The Washington Post
“This object came to the museum in 1993. At the time, Prince had reached out to the museum to suggest making a donation.
“This guitar arrived with essentially no documentation about how he used it or where he used it, or which guitar this was. I think for a while it was a little bit unclear to the museum staff exactly which guitar he had donated — was it a newer guitar, was it an older guitar? But what the staff did identify at the very beginning was a small fleck of paint — the yellow paint that had been chipped off the back of the guitar — and they could see some paint underneath the yellow sheen that covers the entirety of the instrument.
“The guitar shape is so recognizable for many of us today because it first featured in his breakout film ‘Purple Rain,’ which made him an international superstar. The guitar in that film was white — it’s a guitar that’s behind the glass at the guitar shop, a guitar that he longs for and dreams about, and eventually the guitar that he begins to perform with by the end of the film.
“Fast-forward a little bit to just maybe a few months after he had passed away. John Woodland, who was a luthier for Paisley Park studios, reached out to me because he had a theory about this guitar, and he asked if he could come visit the museum to take a closer look at the instrument. I reached out to the National Museum of Natural History and inquired as to whether or not they might have availability for us to use their CT scanner, which they used principally to study fossils. It was incredibly useful to take a look at it because the CT scanner reveals the construction underneath the paint, and illuminated where the guitar had been broken and repaired in the past.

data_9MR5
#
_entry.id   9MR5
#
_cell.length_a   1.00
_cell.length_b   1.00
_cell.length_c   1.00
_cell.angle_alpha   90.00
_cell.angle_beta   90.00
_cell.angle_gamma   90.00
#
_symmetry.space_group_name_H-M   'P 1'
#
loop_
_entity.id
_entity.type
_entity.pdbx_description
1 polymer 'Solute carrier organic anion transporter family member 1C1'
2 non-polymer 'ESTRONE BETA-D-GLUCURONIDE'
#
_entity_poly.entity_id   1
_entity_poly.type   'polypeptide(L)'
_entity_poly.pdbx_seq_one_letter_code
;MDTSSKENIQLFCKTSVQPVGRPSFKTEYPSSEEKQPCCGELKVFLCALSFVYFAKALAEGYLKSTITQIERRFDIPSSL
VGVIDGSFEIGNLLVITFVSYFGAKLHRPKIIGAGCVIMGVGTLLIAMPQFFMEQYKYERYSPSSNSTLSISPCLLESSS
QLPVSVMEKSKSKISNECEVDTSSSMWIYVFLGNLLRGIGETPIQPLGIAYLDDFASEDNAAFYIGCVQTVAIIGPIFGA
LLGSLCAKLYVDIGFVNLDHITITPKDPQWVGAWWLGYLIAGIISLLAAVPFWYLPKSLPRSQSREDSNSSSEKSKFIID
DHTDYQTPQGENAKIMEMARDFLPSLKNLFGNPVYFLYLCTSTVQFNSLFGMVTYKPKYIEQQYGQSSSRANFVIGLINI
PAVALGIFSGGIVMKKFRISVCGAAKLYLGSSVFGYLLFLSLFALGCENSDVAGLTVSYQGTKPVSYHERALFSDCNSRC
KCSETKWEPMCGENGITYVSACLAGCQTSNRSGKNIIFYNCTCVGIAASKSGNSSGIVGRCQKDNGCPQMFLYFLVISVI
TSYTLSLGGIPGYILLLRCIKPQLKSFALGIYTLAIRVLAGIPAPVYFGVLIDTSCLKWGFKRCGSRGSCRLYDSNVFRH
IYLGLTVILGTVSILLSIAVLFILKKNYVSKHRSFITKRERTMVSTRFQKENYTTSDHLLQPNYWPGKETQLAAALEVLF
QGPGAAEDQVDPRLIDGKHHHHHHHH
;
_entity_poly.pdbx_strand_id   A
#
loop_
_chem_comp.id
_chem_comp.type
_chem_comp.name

“We found, I think, six layers of paint underneath the outer layer. There’s a white at the base. We think that this is actually the first cloud guitar that Prince had ever had made. It was his first custom guitar ever. And it’s the guitar in ‘Purple Rain.’
“Prince had always sought to break binaries in terms of the genres he was performing, in terms of how he was presenting himself, in terms of songs that were really steeped in notions and conversations involving gender and race. He was really here to challenge us all, to reimagine how we see ourselves in the world, and to feel good about that.”
“We found, I think, six layers of paint underneath the outer layer. There’s a white at the base. We think that this is actually the first cloud guitar that Prince had ever had made.” Curator John Troutman, on the prince guitar housed at the museum
“Today, as you see the growth of fan culture and the breaking down of stereotypes of who can be a fan of science fiction and fantasy, we look back at ‘Xena’ and say, ‘Oh, wow, that was an incredibly popular program that attracted lots of young viewers who were inspired by seeing a strong woman taking care of problems and getting into action, but still not trying to be like a man.’ And also, there was a subtext of the show where she had a friendship with Gabrielle, where a lot of viewers now say that they had assumed it was a lesbian relationship, and that was very important to them to see on their television. It made them connect to the characters.
“I think the whole [display] case [which also includes costumes and props from female actors on “Star Trek: Discovery” and “The Walking Dead”] is a little bit of fighting toxic fan bases who get upset when women are presented in strong roles. I wanted to show that there has been a long history of women being present in this kind of programming. These are all different types of characters, but you can see that there is a history there, and that it is important and it is impactful.”
“We look back at ‘Xena’ and say, ‘Oh, wow, that was an incredibly popular program that attracted lots of young viewers who were inspired by seeing a strong woman taking care of problems and getting into action.’” Eric Jentsch, on the series “Xena: Warrior Princess”